String Quartet in F, Op.77/2
Night Songs for a Desert Flower [New York premiere]
String Quartet in C sharp minor, Op.131
Brentano String Quartet [Mark Steinberg & Serena Canin (violins), Misha Amory (viola) & Nina Lee (cello)]
Reviewed by: Violet Bergen
Reviewed: 3 November, 2010
Venue: Zankel Hall at Carnegie Hall, New York City
Haydn’s F major String Quartet from Opus 77 was commissioned by Prince Lobkowitz, who was also a sponsor of the composer’s counterpoint student Beethoven. The work, meant to be part of a set of six, became Haydn’s last completed string quartet. The Brentano members approached it with confidence. Mark Steinberg’s warmth of tone shone through even the softest pianissimos. He had a tendency to underplay his role as leader, thus emphasizing inner lines and harmonic movement, bringing a sense of freshness to the work. His quick runs were fluid, though not in strict time, yet felt stylistically correct.
The players’ ability to make huge shifts in tonal color was apparent in the Minuet, in which the playful duality of two-against-three contrasted incisively with the resonance of the Trio section.The Andante began with Steinberg and Nina Lee in an exquisitely balanced duet, which dropped in volume without loss of tonal beauty when the inner voices entered. The finale was taken at a brisk pace, and Steinberg’s showy runs were effortlessly executed. The performance consistently maintained its exciting vitality.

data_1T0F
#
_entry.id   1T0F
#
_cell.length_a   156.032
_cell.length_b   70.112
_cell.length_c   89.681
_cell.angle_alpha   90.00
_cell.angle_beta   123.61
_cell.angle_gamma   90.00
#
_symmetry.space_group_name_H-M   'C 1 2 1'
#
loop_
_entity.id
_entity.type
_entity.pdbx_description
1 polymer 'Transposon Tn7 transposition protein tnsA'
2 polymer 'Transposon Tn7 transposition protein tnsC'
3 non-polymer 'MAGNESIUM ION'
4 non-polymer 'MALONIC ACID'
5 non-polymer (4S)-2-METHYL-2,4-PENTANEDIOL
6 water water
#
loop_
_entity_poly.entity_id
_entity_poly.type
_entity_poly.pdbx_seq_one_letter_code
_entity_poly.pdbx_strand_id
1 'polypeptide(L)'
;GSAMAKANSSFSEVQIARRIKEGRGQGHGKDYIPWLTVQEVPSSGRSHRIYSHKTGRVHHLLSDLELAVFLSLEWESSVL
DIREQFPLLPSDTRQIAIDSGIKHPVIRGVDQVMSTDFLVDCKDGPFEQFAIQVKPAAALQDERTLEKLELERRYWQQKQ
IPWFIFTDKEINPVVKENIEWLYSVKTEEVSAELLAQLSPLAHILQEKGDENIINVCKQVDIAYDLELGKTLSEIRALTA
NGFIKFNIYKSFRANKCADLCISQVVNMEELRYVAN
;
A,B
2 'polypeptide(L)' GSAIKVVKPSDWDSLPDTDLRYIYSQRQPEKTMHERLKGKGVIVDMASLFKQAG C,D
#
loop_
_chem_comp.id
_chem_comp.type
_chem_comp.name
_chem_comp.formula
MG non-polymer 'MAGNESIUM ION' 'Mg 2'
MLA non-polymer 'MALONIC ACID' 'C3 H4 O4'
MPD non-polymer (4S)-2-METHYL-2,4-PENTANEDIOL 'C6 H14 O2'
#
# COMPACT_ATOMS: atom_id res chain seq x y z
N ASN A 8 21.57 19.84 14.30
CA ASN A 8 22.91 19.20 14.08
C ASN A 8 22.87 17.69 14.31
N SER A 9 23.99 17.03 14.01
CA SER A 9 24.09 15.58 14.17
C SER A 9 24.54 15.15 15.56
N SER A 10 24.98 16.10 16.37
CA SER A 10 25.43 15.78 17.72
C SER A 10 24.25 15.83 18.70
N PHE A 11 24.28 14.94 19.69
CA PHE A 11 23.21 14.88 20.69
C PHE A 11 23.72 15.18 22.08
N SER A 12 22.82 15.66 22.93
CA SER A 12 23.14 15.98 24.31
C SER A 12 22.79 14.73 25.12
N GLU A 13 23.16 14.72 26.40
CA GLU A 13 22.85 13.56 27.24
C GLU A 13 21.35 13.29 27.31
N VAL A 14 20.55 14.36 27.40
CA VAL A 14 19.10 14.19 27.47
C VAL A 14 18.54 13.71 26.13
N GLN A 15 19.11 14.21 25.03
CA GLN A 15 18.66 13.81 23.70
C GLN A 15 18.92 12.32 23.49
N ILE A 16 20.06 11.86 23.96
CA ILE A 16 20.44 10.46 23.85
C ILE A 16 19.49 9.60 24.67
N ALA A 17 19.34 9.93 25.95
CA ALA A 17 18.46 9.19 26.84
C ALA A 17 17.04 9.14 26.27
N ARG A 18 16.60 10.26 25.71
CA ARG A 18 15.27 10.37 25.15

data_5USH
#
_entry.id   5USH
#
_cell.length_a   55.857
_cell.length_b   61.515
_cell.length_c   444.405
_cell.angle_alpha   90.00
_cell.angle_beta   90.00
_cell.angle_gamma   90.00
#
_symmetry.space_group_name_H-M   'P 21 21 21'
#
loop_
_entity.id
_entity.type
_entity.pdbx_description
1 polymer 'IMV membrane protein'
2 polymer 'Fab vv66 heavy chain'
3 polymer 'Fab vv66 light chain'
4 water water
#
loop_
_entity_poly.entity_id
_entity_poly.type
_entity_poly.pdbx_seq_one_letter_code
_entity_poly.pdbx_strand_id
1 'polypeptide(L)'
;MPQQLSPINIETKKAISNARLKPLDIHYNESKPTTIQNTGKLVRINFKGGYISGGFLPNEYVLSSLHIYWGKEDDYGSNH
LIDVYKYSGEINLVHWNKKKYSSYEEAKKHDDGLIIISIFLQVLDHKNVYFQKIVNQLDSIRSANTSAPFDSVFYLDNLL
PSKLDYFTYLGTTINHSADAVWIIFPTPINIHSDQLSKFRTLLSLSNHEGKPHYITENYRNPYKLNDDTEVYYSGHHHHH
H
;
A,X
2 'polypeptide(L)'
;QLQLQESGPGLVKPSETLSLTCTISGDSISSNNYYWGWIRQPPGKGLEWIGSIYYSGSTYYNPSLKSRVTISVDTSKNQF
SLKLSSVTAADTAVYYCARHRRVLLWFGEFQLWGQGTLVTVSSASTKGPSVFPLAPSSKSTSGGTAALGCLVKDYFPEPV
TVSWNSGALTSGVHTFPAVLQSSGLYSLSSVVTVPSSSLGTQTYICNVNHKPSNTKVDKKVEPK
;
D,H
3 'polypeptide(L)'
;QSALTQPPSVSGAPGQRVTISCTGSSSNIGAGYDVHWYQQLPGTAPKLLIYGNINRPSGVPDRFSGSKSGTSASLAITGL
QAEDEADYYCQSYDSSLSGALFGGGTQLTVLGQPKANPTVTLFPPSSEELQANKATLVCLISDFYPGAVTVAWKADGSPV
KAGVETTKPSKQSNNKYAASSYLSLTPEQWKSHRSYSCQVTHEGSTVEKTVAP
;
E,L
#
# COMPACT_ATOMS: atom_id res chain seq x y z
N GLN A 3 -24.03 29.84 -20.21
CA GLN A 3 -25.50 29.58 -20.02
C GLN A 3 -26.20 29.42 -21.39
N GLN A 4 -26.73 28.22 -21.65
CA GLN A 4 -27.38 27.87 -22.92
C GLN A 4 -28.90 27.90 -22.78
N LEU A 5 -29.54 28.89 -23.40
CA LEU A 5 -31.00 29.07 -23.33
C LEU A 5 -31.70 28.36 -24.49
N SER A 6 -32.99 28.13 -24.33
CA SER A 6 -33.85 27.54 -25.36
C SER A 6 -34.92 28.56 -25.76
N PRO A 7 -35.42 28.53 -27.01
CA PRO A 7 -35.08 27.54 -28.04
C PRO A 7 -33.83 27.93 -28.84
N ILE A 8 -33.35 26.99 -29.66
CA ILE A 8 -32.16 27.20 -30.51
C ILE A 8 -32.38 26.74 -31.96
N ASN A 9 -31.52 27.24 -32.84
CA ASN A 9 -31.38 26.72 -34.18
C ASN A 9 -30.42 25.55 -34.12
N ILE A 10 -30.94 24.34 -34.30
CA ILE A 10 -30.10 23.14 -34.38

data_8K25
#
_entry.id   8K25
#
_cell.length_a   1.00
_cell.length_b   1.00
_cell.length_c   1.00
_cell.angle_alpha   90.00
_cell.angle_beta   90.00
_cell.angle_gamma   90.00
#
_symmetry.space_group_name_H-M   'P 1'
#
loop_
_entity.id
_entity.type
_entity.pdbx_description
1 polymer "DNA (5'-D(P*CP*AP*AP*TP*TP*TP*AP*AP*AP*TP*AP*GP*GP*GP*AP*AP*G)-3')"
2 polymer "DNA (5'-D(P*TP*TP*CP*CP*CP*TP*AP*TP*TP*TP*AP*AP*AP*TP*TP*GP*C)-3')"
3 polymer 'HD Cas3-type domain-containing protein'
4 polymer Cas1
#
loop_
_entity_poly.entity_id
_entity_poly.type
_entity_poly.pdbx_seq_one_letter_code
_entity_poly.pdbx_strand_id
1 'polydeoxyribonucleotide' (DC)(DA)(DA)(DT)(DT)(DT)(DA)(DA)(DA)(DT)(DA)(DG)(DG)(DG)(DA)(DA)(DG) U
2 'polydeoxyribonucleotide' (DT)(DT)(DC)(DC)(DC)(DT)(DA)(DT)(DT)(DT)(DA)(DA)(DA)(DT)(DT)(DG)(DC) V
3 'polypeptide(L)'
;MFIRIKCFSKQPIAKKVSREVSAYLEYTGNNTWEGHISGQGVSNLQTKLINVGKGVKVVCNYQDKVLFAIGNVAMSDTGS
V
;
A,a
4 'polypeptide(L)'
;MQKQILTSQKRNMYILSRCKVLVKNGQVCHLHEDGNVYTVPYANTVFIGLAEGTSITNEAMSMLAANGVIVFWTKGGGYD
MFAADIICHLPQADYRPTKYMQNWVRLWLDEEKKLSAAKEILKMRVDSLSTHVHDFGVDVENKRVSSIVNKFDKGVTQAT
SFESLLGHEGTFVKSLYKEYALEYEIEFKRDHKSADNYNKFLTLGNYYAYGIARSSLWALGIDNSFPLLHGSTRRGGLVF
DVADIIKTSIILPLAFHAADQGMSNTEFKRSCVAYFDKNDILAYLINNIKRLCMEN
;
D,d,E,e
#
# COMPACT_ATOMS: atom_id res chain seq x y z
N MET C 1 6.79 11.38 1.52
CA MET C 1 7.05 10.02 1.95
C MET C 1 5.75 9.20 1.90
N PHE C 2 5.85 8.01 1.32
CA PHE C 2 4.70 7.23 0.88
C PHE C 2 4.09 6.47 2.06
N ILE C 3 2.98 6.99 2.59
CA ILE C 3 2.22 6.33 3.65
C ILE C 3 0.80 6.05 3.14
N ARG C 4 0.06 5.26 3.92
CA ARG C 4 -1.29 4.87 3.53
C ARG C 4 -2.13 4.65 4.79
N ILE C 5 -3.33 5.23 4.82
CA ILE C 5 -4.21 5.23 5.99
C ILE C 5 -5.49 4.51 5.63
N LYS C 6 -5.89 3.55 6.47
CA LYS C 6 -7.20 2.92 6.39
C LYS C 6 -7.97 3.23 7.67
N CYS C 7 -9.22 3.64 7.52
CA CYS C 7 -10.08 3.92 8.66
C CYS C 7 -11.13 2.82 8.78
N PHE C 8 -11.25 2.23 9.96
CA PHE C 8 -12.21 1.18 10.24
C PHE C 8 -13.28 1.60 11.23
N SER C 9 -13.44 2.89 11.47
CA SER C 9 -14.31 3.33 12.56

The same could not be said of Stephen Hartke’s Night Song for a Desert Flower. The composer describes the work as “a book of madrigals for string quartet”, in which the structure is determined by emotional qualities. The lighthearted opening ‘Madrigal’ movement was dissonant yet bland, pretty but fell short in terms of contrast and drama. The following ‘Lament’ was slower and mostly calm. Lee’s solo, utilizing the cello’s entire range, was more intense, yet the accompanying figures, annoyingly stuck on their pitches, drained the excitement. The Brentano musicians did their best to give it some shape, but this was a monotone affair. The ‘Intermezzo’ incorporated some jazzy rhythms, which gave it some momentum to propel it out of the doldrums, and these riffs, often paired with bell-like harmonics, gave it a particularly non-classical feel. The players changed bows for the final ‘Rejoissance’, and it was soon apparent why. The movement began with col legno passages taken at great speed, and the special effects kept the interest somewhat engaged.
The seven linked movements of Beethoven’s Opus 131 take the listener on a journey through the entire gamut of the emotional spectrum. From the initial notes of the opening Fugue, Steinberg displayed his ability to hugely vary his tonal quality within a single bow stroke, with the other members sharing his superb sense of musicality. The Fugue was stark and wonderfully unsettling, with each note drenched with meaning. The subsequent Allegro was an abrupt change of heart, yet did not shed the sense of lingering suspense, and the simplest accompanying passages were subtly nuanced. The players possessed that rare quality of being able to enthrall with the quietest of dynamics, yet they also could create a massive blast of sound, as they did in the final Allegro. They were not afraid to sound ugly, and at times they did, which seemed to be just what the end of this intense piece demanded.